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Sardinia is a very interesting Italian island with a long and complex history. Whereas Sicily has long been at the crossroads of history, Sardinia has typically been tucked out of the way of it. One of the most notable pieces of history on Sardinia today are the remains of the ancient Nuragic culture and around 7,000 Nuragic towers on the island.

Another of Sardinia's attractions is its stunning white sand beaches, and the sand is very white. If one does go there, don't remove any of the sand as it is strictly protected (there is an issue of the beaches disappearing from people stealing the sand). People can be fined as much as $3,000.


Sardinia's Prehistoric Nuragic Civilization

The Nuragic civilization was an ancient culture in Sardinia that lasted from around the 18th century BC (or Bronze Age) to the Roman age. The Romans colonized Sardinia in 238 BC (which heralded the end of the long-lasting civilization).

  • Nuragic Civilization: Lasted Approx. 18th Century BC to 238 BC
  • Colonized: 238 BC By Rome

The dates are disputed; some claim that the civilization started as long ago as the 23rd century BC and lasted as long as the 2nd AD or even long after Roman times to the 11th century AD in some areas like Barbagia. No written records of this civilization have been discovered, with all written information about them coming from classical Greek and Roman literature. Much of this information may be more myth than actual history.

The Greeks were so impressed by these tower fortresses that they even tried to claim the Nuraghe as one of their own works.

Related: Discover The Mystery Of England's 2000+-Year-Old Iron-Age Tunnels

The Nuragic Tower Fortresses of Sardinia

The name "Nuragic" comes from the many tower fortresses on the island called "nuraghe". They were built by the ancient Sardinians, and there are still over 7,000 of them dotting the Sardinian landscape today. Some archeologists believe there could have originally been more than 10,000 of them - some have even claimed the number could be as high as 20,000 to 30,000 towers.

They are ancient megalithic edifices from the Nuragic Age (between approx. 1900 and 730 BC).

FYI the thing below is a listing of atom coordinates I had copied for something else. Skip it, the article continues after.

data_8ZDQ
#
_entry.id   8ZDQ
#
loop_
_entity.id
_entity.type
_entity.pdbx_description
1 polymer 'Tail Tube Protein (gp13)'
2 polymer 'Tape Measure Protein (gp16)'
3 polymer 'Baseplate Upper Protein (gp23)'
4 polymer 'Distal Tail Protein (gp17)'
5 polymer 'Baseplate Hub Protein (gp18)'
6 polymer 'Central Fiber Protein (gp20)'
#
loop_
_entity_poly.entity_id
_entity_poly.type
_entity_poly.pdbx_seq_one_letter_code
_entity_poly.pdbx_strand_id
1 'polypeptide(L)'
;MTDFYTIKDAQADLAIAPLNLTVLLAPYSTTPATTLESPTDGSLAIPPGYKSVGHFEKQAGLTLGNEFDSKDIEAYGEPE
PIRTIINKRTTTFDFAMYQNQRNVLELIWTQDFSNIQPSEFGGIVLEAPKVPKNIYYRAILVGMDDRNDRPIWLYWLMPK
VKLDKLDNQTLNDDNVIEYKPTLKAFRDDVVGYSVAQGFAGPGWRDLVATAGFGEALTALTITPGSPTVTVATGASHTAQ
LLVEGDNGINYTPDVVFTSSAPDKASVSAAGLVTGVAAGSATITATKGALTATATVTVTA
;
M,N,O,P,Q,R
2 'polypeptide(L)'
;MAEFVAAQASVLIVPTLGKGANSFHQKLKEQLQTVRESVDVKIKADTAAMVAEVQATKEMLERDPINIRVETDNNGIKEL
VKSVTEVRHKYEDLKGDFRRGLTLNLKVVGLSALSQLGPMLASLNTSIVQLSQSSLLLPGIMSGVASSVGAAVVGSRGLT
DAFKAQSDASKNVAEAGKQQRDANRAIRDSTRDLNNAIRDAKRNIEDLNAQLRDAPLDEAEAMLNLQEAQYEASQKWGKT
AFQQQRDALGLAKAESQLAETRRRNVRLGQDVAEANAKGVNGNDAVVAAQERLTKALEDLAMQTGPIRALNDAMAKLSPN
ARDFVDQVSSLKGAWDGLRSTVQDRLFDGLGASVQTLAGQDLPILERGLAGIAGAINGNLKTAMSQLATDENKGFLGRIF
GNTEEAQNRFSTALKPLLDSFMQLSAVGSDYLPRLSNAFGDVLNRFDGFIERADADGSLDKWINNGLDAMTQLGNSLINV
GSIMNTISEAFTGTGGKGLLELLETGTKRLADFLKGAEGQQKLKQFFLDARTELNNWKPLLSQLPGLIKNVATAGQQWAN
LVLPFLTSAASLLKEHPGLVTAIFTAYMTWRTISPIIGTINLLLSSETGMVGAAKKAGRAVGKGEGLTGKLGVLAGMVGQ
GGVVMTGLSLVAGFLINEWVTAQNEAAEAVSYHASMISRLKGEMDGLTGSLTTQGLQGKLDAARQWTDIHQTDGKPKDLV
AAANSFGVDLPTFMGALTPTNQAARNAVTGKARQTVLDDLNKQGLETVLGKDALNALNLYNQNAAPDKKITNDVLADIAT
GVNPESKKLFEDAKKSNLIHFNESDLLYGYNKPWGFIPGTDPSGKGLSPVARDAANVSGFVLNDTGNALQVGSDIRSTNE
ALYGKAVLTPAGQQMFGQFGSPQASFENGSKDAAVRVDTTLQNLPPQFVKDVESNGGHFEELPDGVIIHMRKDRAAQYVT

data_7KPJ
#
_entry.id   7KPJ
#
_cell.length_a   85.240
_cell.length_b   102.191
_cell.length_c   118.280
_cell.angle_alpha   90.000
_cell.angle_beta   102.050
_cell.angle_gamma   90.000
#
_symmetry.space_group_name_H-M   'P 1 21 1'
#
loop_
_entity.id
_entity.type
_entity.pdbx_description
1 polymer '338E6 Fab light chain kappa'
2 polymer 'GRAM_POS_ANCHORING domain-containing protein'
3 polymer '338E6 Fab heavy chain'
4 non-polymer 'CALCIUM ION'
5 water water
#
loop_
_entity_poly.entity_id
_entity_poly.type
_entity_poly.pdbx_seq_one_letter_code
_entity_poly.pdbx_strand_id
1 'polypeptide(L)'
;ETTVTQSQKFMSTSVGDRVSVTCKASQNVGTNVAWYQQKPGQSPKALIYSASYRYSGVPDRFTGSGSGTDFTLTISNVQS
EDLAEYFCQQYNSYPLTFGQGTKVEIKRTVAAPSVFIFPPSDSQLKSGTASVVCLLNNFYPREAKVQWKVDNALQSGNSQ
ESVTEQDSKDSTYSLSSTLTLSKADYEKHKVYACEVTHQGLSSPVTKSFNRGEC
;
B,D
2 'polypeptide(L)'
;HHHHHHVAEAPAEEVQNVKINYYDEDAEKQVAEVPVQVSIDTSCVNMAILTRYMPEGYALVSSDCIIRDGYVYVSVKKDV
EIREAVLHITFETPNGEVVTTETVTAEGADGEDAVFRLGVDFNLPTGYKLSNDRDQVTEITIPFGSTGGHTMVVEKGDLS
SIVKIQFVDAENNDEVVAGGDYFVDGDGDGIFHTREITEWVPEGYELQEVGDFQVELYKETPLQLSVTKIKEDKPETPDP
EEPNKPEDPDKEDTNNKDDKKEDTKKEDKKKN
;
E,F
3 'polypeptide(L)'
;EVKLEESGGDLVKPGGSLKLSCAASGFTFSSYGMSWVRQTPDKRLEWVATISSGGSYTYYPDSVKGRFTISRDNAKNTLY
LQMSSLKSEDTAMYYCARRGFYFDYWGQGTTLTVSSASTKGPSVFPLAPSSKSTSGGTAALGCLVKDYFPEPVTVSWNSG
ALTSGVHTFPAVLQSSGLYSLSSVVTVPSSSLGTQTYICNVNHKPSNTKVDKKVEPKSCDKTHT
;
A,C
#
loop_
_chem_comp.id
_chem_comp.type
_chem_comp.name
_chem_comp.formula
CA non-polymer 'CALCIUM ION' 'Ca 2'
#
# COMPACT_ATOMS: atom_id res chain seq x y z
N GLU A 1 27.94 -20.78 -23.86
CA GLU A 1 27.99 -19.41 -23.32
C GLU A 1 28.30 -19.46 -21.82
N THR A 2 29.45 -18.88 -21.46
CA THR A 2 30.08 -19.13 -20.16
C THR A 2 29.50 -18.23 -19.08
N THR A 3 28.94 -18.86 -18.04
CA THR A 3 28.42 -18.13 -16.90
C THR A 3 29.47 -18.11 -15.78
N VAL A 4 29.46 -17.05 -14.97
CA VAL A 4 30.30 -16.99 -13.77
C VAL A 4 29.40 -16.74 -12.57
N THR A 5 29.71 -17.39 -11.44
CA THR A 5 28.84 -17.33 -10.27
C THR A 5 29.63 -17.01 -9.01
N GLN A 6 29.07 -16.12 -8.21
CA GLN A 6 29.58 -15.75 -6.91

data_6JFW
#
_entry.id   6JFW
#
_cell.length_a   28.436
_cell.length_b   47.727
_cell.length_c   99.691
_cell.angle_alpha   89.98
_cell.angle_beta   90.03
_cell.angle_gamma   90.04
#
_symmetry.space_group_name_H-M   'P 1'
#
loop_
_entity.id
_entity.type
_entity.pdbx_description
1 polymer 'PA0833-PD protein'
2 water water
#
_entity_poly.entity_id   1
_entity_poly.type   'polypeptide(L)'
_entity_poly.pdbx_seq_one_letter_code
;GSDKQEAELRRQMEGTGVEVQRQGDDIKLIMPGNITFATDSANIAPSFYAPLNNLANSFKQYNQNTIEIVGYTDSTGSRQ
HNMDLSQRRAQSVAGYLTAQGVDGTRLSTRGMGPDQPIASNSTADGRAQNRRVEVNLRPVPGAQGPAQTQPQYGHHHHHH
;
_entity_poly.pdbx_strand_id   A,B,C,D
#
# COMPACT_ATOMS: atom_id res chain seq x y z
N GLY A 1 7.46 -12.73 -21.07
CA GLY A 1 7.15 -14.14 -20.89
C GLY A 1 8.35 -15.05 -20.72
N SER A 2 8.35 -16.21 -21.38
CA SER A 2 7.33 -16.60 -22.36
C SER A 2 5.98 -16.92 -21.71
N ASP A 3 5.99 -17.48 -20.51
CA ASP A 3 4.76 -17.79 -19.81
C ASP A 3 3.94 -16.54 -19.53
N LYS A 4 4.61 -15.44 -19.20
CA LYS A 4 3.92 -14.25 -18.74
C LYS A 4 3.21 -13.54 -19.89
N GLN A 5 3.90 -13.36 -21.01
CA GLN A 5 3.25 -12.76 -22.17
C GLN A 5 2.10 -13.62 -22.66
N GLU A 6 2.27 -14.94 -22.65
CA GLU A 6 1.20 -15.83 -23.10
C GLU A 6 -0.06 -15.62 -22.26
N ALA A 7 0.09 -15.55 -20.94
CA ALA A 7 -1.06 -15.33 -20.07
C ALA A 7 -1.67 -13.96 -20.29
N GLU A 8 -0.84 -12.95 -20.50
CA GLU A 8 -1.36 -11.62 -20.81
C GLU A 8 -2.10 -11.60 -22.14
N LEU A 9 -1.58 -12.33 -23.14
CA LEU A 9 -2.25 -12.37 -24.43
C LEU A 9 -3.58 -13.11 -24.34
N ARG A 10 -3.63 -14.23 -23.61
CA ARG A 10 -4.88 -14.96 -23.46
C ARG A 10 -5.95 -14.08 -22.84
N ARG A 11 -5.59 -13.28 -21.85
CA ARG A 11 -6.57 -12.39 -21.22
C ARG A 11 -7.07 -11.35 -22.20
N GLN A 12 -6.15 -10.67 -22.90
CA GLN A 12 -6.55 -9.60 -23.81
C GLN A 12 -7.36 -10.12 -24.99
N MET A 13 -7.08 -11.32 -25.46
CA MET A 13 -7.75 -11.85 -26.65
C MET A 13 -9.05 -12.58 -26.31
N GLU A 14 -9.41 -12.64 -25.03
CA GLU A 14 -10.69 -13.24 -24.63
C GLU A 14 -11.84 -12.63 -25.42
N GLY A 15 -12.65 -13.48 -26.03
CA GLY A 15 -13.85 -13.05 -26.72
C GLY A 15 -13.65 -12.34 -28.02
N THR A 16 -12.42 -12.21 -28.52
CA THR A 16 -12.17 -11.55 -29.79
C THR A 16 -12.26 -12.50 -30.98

• Built: Between 1900 BC and 730 BC
  • Number: Around 7,000 Are Found Today
  • Total Built: Believed To Be Over 10,000

They are typically on the tops of hills and occupy strategic positions. Their exact function remains a matter of debate. Only a few of the nuraghe have been scientifically excavated and studied. They likely had different uses - including for defense. It is also thought that the Nuraghe people also slept and lived in the towers - they could also have stored food in them. They may also have been status symbols.

  • Purpose: Remains A Topic Of Debate

They were constructed with dry stone with no bonding material used. They remain one of the Brochs - the ancient skyscrapers of Scotland that one can still see today.

Related: Ireland's Peat Bogs Preserve Sacrificial Bodies & Artefacts

Exploring The Nuragic Towers In Sardinia Today

Today they have become the symbol of Sardinia, and while they are found across Sardinia, they are more concentrated in the west. There is a Nuraghe for every five square kilometers, and they are hard to miss as one travels through the Sardinian countryside.

One will see them from the roadside and from the trains. The best way to see them is to hire a car and drive around the island to visit different sites.

  • Height: Up To 30 Meters or 100 feet

They were designed with a central tower surrounded by an outlying wall. Sometimes they had an accompanying settlement. The tower could be up to 30 meters high.

Notable Nuragic Towers In Sardinia

Some notable Nuraghe to visit are:

Su Nuraxi, Barumini:

A complex that consists of a central tower or keep and four corners that are connected by a bastion. These are surrounded by a labyrinth of 50 huts, cisterns, and wells. The keep is the oldest tower and was originally 18.5 meters tall. It's made of basalt - volcanic stone.

  • Location: Near Giara in Central-Southern Sardinia
  • UNESCO-Listed: The Only Sardinian Site UNESCO Listed

Nuraghe Santu Antine, Torralba:

This Nuraghe is considered one of the most sophisticated dry-stone constructions in the world. It is the most impressive one in the valley of the Nuraghe (one of the places with the greatest concentration of prehistoric buildings on the island).

  • Built: Between The 16th Century and 9th Century BC
  • Location: Valley Of The Nuraghe

Nuraghe Losa, Abbasanta:

Has three towers of incredible size and complexity. It stands on the basalt plateau of Abbasanta, around 5 km or 3 miles from the small Sardinian town of Oristano. Walk around this massive structure and admire what the ancient civilization must have been like.